The Q Series: Health Care Quality Answers
The Q Series: A series of informative blog posts that explain the building blocks of health care quality and emerging trends in health care delivery reform – this time, on Medicare.
Q: What is Medicare?
A: The words “Medicare” and “Medicaid” sound so much alike that it’s easy to get them confused. Most of us know that Medicare and Medicaid are both government programs that help pay for health care.
Medicare is generally for people who are older or disabled. Medicaid is for people with limited income and resources. This post will walk you through what Medicare is and the different coverage options offered.
Medicare is a federal health insurance program for people 65 years of age and older and for people under 65 who have certain disabilities. It can also cover people of all ages who have permanent kidney failure that requires dialysis or a kidney transplant. Different parts of Medicare provide different kinds of coverage:
- Medicare Part A: Hospital Coverage. When you apply to Medicare, you are automatically enrolled in the Part A plan. Part A helps pay hospital and other institutional care costs and covers some home health services, skilled nursing care and hospice care.
- Medicare Part B: Medical Coverage. Part B helps pay for medical costs, including doctor visits and outpatient procedures—things that typically happen in a doctor’s office or a hospital outpatient clinic. It also covers care that keeps you from getting sick, such as annual physicals and flu shots. Part B is optional and requires enrollees to make monthly premium payments. Some people choose to not enroll in Part B because they have health insurance from an employer.
- Medicare Part C: Private Insurance. Also called “Medicare Advantage” plans, Part C plans are offered through private insurance companies. They provide all Part A and Part B benefits. Some offer extra benefits like hearing or dental coverage. Before enrolling in a Part C plan, you must first enroll in Part A and Part B. Costs vary, and some plans require payment of an extra premium. You choose the plan and sign up directly with the private insurer.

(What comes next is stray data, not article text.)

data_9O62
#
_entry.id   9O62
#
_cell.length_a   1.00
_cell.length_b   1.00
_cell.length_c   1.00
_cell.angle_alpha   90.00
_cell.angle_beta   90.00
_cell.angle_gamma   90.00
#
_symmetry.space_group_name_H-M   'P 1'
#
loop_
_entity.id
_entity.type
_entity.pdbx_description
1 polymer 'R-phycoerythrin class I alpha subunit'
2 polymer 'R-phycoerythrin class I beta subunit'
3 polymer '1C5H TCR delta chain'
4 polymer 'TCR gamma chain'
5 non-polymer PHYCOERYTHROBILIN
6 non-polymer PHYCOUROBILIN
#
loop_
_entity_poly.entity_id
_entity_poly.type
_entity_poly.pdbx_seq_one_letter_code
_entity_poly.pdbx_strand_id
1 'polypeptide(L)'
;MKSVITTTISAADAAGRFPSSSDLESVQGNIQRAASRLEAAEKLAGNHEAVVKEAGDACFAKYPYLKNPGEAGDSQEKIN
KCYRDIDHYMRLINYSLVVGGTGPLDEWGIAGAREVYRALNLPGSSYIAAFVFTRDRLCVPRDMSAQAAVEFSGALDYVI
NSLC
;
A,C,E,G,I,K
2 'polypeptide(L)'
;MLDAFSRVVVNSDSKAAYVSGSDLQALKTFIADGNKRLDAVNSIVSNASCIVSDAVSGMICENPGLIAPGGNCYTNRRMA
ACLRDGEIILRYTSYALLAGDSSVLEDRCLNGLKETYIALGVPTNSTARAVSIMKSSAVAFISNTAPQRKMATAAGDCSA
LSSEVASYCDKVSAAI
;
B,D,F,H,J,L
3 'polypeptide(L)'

- Medicare Part D: Prescription Drug Option. Part D helps pay for prescription drugs, and is optional for people enrolled in Parts A and B. Some Part C plans include Part D drug coverage, others do not. Part D plans are offered by private insurance companies. You sign up directly with the private insurer.
Medicare’s various parts (the types of insurance plans) are interconnected—in fact, you must be enrolled in Parts A and B to get Part C. You must be enrolled in either Part A and/or Part B to get Part D. Each plan varies by cost of premiums, and by drug coverage and price.
Ready to sign up for Medicare, and wondering what the best plan would be for you? NCQA rated more than 1,300 health insurance plans. The ratings include Medicare Part C plans, not Parts A or B which are government programs. They are rated on how well they treat illness and injury, prevent members from getting sick and meet member expectations. NCQA’s Health Insurance Plan Ratings 2015-2016 web site lets you sort insurer by plan type (Private, Medicare, Medicaid) and by state. Take a look, today!
Shireesha Jevaji is the Senior Public Policy and Communications Specialist at NCQA and has been with the organization since 2012. She supports NCQA’s external communications for the consumer audience and public and private stakeholders. She also conducts data analysis for infographic and publication production and measures outreach impact. Shireesha is currently working towards her MPH in Public Health Communication and Marketing at the George Washington University.